Musée D’archéologie Pointe-À-Callière

350 Pl. Royale


July-Aug., weekdays 10-6, weekends 11-5; Sept.-June, Tues.-Fri. 10-5, weekends 11-5. An audio-visual show gives an overview of the area’s history from the time of Jacques Cartier. Visitors then go down to the bank of the Rivière St-Pierre that once flowed past the site and was where the first settlers built their homes and traded with the local natives. Archaeologists have unearthed the city’s first Catholic cemetery, with some tombstones still intact. There also remain the stone foundations of an 18th-century tavern and a 19th-century insurance building.

Musée D’art Contemporain

185 rue Ste-Catherine Ouest


free after 6 PM Wed. Tues. and Thurs.-Sun. 11-6, Wed. 11-9.

The museum’s permanent collection of more than 5,000 works of modern art contains works by Québécois, Canadian, and international artists, but focuses on the works of Québec artists. It has, for example, 72 paintings, 32 works on paper, and a sculpture by Paul-Émile Borduas (1905-60), one of Canada’s most important artists. The museum has weekend programs, with many child-oriented activities, and almost all are free.

Musée Des Beaux-Arts De Montréal

1380 rue Sherbrooke Ouest


Permanent collection free, special exhibitions admission fee. Tues.-Sun. 11-6 (special exhibitions stay open until 9 PM Wed.)

The art collection at the Museum of Fine Arts is housed in the older Benaiah-Gibb Pavilion on the north side of rue Sherbrooke and the glittering glass-fronted Pavilion Jean-Noël-Desmarais across the street. The collection includes European and North American fine and decorative art; ancient treasures from Europe, the Near East, Asia, Africa, and America; Canadian art; and Native American and Inuit artifacts.

The Musée des Arts Décoratifs de Montréal is attached to the building.

Musée Du Château Ramezay

280 rue Notre-Dame Est, Vieux-Montréal, Montréal, Québec, Canada


June-Sept. daily 10-6; Oct.-May, Tues.-Sun. 10-4:30.

This colonial building, built in 1702, resembles a Norman castle with its thick stone walls, steeply pitched roof, and stone towers.. The everyday lives of the city’s early European settlers are vividly depicted in a series of tableaux in the basement.

Musée Juste Pour Rire (Just for Laughs Museum)

2111 blvd. St-Laurent


Weekends (year-round) 10-5; June-Sept. Tues.-Fri. 9-5; Sept.-June, Thurs.-Fri. 9-3.

This is one of the few museums in the world dedicated to laughter. Its multimedia exhibits celebrate humor. Some visiting exhibits have a serious side, too. There is a large collection of humor videos, a cabaret where neophytes can test their material, and a restaurant where you can watch old videos (in French) while you eat

Parc Du Mont-Royal

Off voie Camillien Houde,

Parc du Mont-Royal

Take Métro’s Orange Line to the Mont-Royal station and transfer to Bus 11 (take a transfer from a machine before you board the Métro), and get off at the Obsérvatoire de l’Est. Daily 9-5.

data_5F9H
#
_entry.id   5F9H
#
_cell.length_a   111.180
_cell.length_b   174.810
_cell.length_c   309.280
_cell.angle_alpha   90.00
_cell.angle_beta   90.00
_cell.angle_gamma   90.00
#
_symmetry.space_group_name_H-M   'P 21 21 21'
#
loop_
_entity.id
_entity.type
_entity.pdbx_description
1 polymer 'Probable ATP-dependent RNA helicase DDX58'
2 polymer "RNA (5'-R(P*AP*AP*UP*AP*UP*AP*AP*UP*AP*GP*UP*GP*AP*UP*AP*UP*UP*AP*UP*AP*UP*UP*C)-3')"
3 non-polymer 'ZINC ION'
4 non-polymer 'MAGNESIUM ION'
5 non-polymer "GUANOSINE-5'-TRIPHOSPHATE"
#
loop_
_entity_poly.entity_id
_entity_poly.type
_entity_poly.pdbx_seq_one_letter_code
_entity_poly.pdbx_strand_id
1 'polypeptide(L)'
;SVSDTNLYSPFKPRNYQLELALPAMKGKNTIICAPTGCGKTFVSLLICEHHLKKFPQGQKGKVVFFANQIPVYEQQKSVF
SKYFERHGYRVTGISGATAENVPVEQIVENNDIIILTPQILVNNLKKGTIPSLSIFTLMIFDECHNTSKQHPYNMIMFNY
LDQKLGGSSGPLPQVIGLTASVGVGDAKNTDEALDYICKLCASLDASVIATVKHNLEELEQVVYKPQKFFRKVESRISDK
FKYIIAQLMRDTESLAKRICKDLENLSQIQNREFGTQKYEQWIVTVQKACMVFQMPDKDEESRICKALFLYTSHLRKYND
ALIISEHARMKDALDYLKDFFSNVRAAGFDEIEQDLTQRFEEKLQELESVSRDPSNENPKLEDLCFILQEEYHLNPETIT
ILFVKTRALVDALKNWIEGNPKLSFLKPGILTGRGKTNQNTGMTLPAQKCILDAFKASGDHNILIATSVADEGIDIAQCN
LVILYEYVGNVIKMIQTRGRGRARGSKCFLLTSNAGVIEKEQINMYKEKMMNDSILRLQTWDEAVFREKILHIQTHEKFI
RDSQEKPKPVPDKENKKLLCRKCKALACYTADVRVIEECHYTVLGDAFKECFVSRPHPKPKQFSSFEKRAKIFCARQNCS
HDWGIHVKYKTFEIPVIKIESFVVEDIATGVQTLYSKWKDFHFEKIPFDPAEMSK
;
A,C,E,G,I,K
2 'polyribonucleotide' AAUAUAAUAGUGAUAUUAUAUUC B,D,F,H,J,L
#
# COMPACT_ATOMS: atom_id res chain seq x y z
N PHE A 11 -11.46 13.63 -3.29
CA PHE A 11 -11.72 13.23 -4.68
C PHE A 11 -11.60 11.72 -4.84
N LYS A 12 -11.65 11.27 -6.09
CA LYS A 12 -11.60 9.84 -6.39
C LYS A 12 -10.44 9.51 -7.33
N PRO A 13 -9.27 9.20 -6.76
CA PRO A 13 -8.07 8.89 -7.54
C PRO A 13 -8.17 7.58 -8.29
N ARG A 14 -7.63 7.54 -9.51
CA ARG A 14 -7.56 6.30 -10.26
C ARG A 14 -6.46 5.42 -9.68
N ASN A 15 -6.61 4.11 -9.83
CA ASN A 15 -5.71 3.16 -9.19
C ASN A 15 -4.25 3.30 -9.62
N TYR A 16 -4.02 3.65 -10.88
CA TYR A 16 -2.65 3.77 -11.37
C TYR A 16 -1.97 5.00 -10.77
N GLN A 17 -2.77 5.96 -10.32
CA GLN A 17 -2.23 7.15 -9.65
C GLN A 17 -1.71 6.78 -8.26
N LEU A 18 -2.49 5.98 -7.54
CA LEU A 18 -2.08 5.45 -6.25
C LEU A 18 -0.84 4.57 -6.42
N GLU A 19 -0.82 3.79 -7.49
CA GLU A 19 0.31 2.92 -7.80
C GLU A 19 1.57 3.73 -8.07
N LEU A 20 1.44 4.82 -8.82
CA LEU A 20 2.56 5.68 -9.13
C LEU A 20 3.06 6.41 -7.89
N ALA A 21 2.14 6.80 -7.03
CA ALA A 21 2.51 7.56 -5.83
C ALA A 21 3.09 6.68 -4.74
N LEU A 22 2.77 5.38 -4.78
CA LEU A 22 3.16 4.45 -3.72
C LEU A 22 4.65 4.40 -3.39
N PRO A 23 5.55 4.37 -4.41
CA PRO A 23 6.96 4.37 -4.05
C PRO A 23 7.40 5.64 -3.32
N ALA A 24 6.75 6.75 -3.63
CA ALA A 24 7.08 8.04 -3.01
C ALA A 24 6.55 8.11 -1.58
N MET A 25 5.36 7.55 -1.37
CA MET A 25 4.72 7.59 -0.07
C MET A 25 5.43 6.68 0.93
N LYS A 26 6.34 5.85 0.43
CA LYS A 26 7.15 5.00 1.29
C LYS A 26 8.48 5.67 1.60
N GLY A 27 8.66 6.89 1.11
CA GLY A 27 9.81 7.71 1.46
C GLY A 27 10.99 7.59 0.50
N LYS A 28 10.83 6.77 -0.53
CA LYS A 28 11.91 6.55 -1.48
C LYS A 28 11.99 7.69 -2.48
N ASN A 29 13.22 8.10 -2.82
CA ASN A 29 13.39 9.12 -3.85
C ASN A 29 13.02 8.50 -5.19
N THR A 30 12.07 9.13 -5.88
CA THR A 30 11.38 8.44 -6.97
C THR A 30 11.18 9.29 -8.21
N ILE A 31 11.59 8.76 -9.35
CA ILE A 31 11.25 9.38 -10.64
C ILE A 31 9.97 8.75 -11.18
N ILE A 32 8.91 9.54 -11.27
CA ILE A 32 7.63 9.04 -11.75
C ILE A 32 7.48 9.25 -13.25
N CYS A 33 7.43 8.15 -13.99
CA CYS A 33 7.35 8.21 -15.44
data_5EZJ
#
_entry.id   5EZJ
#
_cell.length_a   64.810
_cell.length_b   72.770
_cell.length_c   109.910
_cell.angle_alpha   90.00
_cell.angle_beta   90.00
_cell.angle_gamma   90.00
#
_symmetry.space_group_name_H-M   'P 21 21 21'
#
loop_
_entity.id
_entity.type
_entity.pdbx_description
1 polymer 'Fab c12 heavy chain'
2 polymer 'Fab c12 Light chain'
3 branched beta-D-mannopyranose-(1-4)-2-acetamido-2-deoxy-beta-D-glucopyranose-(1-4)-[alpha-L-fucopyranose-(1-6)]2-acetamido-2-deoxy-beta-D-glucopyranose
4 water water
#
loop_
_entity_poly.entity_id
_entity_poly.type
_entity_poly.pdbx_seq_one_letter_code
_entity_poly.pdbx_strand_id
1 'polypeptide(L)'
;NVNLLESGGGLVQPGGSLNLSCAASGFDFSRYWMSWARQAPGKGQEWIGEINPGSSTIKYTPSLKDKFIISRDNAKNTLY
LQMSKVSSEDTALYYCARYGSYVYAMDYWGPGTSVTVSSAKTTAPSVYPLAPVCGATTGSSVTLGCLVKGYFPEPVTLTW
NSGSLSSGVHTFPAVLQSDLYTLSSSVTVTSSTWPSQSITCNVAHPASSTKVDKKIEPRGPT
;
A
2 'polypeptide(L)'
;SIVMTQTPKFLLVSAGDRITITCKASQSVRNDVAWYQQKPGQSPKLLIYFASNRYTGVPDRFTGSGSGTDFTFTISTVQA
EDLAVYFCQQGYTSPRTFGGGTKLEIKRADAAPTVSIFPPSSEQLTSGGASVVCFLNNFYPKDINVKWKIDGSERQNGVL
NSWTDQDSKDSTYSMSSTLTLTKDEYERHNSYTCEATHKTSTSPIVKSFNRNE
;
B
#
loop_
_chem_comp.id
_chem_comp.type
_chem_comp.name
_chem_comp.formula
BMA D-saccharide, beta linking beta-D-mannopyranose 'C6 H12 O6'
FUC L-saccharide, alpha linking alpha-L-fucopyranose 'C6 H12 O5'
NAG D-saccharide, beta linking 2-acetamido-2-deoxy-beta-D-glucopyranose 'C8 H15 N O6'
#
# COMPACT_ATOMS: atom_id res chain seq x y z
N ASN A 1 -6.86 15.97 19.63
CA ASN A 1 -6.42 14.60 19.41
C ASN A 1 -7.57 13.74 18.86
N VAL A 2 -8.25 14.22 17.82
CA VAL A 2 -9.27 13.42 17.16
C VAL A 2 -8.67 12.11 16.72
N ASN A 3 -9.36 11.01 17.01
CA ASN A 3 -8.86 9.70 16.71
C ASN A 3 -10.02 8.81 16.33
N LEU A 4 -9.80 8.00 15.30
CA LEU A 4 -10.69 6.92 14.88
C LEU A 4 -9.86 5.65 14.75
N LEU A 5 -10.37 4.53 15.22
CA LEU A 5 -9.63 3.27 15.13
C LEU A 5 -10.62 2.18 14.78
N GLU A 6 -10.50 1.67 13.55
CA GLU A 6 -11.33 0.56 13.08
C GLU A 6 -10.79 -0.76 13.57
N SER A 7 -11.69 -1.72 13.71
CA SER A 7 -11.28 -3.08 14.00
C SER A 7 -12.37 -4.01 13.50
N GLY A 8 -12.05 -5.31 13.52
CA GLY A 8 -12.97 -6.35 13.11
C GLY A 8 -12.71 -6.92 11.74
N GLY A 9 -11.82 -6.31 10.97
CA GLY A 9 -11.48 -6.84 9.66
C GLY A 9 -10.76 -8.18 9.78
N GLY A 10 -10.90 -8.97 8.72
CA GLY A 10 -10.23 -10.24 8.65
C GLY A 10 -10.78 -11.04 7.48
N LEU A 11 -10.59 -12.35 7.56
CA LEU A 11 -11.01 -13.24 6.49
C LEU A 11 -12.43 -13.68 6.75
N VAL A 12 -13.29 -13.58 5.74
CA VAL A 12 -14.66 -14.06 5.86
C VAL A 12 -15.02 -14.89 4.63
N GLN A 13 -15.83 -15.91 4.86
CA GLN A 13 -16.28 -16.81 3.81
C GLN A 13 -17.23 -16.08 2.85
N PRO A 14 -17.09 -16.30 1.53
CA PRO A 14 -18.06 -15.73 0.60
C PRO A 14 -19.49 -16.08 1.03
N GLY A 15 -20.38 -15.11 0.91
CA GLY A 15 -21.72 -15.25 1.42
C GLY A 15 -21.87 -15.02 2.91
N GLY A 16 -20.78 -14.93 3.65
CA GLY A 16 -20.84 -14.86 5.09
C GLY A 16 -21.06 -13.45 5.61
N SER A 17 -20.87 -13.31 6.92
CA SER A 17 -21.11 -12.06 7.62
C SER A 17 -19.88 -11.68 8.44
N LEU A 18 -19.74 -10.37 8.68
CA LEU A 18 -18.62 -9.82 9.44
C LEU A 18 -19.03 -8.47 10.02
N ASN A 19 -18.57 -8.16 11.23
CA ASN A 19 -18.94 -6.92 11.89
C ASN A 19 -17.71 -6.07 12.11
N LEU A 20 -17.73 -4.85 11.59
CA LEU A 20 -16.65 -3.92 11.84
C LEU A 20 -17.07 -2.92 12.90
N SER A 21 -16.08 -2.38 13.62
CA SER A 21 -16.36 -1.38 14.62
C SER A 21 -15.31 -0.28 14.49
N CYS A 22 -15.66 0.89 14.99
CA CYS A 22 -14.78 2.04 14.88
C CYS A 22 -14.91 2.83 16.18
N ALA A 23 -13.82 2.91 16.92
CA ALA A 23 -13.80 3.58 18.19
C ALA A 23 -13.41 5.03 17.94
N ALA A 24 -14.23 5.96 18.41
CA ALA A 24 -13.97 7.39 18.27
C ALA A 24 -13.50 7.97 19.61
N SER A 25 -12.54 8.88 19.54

Frederick Law Olmsted, the co-designer of New York’s Central Park, designed these 494 acres of forest and paths in the heart of the city. Horse-drawn transport is popular year-round: sleigh rides in winter and calèche (horse drawn carriage)rides in summer.

Parc Lafontaine

3933 av. Parc Lafontaine, Plateau Mont-Royal, Montréal, Québec, Canada


Daily: 9AM -10 PM.

Montréal’s two main cultures are reflected in the layout of this popular park: The eastern half is French, with paths, gardens, and lawns laid out in geometric shapes; the western half is English, with meandering paths and irregularly shaped ponds that follow the natural contours of the land. In summer there are bowling greens, tennis courts, an open-air theater with free arts events, and two artificial lakes with paddleboats. In winter the two lakes are used for ice skating.


Rue de la Commune, Montréal, Québec, Canada

800/971-7678 or 514/496-7678

Montréal has been a major North American port since the earliest days of European settlement. The city was built just below the Lachine Rapids, which marked the westernmost limit for oceangoing ships sailing up the St. Lawrence River. Now this waterfront park is one of the most popular recreational spots in Montréal. You can take a ferry or raft ride, or a harbor cruise, and bicycles and in-line skates are for rent along rue de la Commune. In winter, visitors can skate on a huge outdoor rink.

Basilique Notre-Dame-De-Montréal

116 rue Notre-Dame Ouest, Vieux-Montréal

514/849-1070 basilica; 514/842-2925 museum

guided tour. 8-5 daily; 20-min tours in French and English every hr July-Sept. every 2 hrs (or by prior arrangement) Oct.-June.

(Notre-Dame Basilica). This neo-Gothic structure, opened in 1829, is one of the most beautiful churches in North America. The twin towers are 228 ft high, and the western one holds one of North America’s largest bells. The interior is neo-Romanesque, with stained-glass windows, pine and walnut carvings, and a blue vaulted ceiling studded with thousands of 24-karat gold stars. With more than 7,000 pipes, the Cassavant pipe organ is one of the largest on the continent. Plan your visit around the daily 12:15 PM mass in the chapel or the 5 PM mass in the main church.